by George Lincoln Rockwell


Living from day to day when you are on fire with a gigantic idea is not only hard on you, but on those who must live with you. The rest of the time in San Diego, I was a loving, but hard-to-understand husband. I cared nothing for the eternal cocktail parties of the Navy set and ruined those I did attend by turning them into McCarthy rallies. I read and studied every spare minute and my wife had a hard time promoting a few evenings out to dinner, etc. I tried to apply my writing and drawing talents to sneaky attempts to push The Idea, and came up with The Ducks and the Hens, which has been stolen wholesale and reprinted all over the world by some of the very people who disdained it when I offered it back in those days. One of these individuals is Ron Gostick of Canada who preaches that I am a Communist agent-provocateur.

In spite of my preoccupation with politics, I was well-liked in the squadron and we had many 'good times', as the beer and blab sessions are called. I tried mightily to control my desire to 'McCarthyize' everybody I met, but I am sure I seemed pretty odd to a lot of officers and their wives who ran into me in the alcoholic haze which suffused these cocktail parties.

The crushing ignorance of even the 'best-informed people' concerning the terrific ideological struggle going on all around them – the battle for the life or death of the Western and Christian Civilization in which they lived – appalled me beyond words. From admirals to presidents, bankers to butchers; all of them, I discovered, accepted words and slogans in place of facts, just as The Protocols had so coldly calculated! Whatever was repeated over and over in 'reputable sources' like The New York Times, Harpers, Life, etc. or by oracles like Edward R. Murrow, was simply IT.

Any attempt to question the 'holy dogmas' of 'Democracy' and 'Brotherhood', no matter how overwhelming the argument or the facts, was greeted as just short of treason against America. Although I often heard the 'emancipated' and 'liberal' wives of important men use filthy language at cocktail parties, – these same women would recoil in horror at the words "race" or "McCarthy"! And, although. our Nation is supposed to be a Republic, not a Democracy, as pushed by the liberals and pinkos and Jews, any demonstration of the similarity between so-called "Democracy" in America and the same product with the same name in Communist countries was attacked by these 'advanced thinkers' with all guns blazing! I could not even get the men I considered intelligent and open-minded to so much as discuss these forbidden subjects, even though they would talk knowingly about 'the battle for men's minds', one of the stock slogans emanating from 'the best sources'.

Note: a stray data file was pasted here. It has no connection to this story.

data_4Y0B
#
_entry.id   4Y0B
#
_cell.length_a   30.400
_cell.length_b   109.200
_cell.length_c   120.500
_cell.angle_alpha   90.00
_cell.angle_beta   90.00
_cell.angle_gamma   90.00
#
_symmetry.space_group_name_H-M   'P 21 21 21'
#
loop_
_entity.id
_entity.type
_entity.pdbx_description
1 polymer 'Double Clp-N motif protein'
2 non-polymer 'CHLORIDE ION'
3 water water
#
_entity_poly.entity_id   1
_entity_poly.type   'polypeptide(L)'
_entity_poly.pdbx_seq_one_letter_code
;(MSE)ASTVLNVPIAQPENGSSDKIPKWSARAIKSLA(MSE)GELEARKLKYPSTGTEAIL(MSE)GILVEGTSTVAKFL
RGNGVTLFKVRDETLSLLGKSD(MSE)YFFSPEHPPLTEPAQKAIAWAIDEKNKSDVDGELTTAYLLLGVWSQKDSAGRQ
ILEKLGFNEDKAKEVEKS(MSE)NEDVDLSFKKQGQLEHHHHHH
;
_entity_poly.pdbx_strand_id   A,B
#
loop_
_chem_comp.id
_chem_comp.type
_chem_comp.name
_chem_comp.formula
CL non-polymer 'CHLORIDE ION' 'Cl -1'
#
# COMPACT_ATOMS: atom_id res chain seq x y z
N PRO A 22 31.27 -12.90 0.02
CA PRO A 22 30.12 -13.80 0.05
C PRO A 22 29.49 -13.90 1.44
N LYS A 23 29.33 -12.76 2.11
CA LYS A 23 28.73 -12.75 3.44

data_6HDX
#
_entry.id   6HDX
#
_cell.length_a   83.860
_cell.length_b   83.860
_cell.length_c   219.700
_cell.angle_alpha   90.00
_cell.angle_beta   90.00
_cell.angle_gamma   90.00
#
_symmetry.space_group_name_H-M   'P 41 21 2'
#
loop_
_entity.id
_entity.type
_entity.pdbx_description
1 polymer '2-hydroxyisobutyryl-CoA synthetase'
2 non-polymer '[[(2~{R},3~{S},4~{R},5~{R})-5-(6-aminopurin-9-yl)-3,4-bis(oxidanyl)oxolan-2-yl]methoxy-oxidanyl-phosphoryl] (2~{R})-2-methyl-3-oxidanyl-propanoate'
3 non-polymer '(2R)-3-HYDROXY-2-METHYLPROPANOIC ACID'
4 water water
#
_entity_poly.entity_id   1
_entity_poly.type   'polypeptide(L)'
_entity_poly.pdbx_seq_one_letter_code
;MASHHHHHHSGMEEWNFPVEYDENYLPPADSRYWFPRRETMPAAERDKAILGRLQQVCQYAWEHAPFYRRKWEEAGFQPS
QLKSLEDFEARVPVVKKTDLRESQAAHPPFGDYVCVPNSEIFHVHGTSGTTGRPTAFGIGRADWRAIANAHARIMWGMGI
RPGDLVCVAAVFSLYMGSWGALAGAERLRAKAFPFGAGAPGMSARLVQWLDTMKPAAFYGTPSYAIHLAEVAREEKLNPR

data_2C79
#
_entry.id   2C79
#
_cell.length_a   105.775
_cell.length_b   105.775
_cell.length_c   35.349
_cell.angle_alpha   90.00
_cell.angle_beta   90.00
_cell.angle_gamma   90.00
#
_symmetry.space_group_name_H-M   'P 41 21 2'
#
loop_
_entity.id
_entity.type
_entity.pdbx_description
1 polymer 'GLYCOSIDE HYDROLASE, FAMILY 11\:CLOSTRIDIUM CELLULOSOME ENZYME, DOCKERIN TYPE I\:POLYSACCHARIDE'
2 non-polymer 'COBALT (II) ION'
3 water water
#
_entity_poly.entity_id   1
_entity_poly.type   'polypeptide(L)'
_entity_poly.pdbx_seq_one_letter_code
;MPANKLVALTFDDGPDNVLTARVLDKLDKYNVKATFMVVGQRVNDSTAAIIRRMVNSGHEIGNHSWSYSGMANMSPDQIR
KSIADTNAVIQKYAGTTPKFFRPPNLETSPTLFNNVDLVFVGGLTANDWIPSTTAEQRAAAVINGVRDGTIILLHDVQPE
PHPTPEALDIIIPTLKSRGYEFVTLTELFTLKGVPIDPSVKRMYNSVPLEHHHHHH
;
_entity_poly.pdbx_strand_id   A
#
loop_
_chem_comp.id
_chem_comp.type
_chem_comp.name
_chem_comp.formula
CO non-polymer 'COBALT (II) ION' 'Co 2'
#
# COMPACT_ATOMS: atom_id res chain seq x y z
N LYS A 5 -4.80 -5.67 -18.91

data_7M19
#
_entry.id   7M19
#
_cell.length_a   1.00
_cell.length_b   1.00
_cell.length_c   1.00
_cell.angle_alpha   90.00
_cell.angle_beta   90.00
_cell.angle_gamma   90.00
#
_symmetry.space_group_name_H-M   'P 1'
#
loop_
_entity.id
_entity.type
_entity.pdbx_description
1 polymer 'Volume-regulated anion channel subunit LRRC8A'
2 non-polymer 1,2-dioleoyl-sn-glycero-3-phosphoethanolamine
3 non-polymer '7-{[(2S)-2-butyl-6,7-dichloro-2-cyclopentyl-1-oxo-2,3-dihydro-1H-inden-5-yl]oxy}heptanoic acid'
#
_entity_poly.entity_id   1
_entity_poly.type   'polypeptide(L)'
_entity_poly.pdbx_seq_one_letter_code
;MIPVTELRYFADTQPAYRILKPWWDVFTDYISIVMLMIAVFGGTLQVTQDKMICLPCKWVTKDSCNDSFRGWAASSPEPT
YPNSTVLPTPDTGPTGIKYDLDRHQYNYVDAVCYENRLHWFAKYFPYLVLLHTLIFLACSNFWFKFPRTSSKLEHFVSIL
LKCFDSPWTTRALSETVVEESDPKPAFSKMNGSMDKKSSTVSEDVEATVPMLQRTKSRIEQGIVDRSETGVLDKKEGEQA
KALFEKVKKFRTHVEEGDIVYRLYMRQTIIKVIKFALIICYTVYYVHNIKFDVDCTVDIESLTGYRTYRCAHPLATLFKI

I began to despair of my fellow human beings! I felt like a sheep being herded to the slaughterhouse who had suddenly discovered what was ahead and was trying desperately and vainly to get my fellow sheep to realize what was happening and what had happened to our fellow sheep in Russia, Hungary, Czechoslovakia, Poland, East Germany and a dozen other Soviet slaughterhouses! But they were either too busy nibbling the luxuriant grass in the pasture or too scared of the intellectual sheep-dogs snapping at their heels to pay any attention. It just made them angry to be forced to think about such a nasty, 'controversial' subject.

Somehow, in spite of the emotional and intellectual cataclysm within me, I managed to go about the business of living with some success and greatly enjoyed my family life. Little Phoebe Jean Rockwell was born in the San Diego Naval Hospital and the five of us made a fairly 'normal' family. There were the marital battles which I found to be 'usual' in most 'modern' marriages. I moved into the Bachelor Officers' Quarters once and prepared to get a divorce, but somehow, we kept patching things up. I hated the very idea of divorce as much as almost anything in the world, having been brought up in the middle of one, and still hate even the word. I dearly loved and love my kids. They worshiped me, too, and I was willing to suffer almost anything to try to keep the family together, but in 1952 1 got orders to report to Norfolk, Virginia, for further assignment, so the family had to be uprooted.

We made the transcontinental trip in our Nash with the sleeper-seats. All five of us slept in the car, with the baby on the floor in the front. The whole family enjoyed it hugely, as we meandered across the United States, camping in the magnificent National Parks, sight-seeing everywhere and devouring the indescribable glories of this beloved America. I made it a point to go through Appleton, Wisconsin, Joe McCarthy's hometown, and practically worshiped the ground where this great American grew up and lived.

When we got to Norfolk, I walked into the Navy assignment office while the wife and kids waited outside in the car, anxious to learn our 'fate'. Where would my next duty be? My 'sentence' sounded fatal: Iceland! I had hardly heard of the place, I imagined, like most people, that it was a land of polar bears, ice and Eskimo. Worst of all, I knew it would be an impossible strain on our already creaking marriage. Families were not permitted in Iceland and the minimum 'sentence' to this outpost was one year!

Although I protested weakly, Judy decided to move right next to her mother in Barrington, Rhode Island, so I duly deposited her and the kids with her mother. Then I went to Westover Air Force Base in Massachusetts to catch a plane to Iceland – the end of the world!

When I arrived, I found the base at Keflavik (pronounced "kep-la-veek", in spite of the "f") a little more civilized and a little less icy than I had imagined, but not much. There are a few dozen stunted trees in the whole of Iceland, but none within thirty miles of the huge and utterly barren U.S. air base. The Gulf Stream runs around one end of the island and the icy, Arctic currents sweep around the other, so that the extreme difference in temperatures regularly produces winds of over a hundred miles an hour. These gales roar across the volcanic ash and bare ground of Keflavik out of the Atlantic Ocean, unopposed.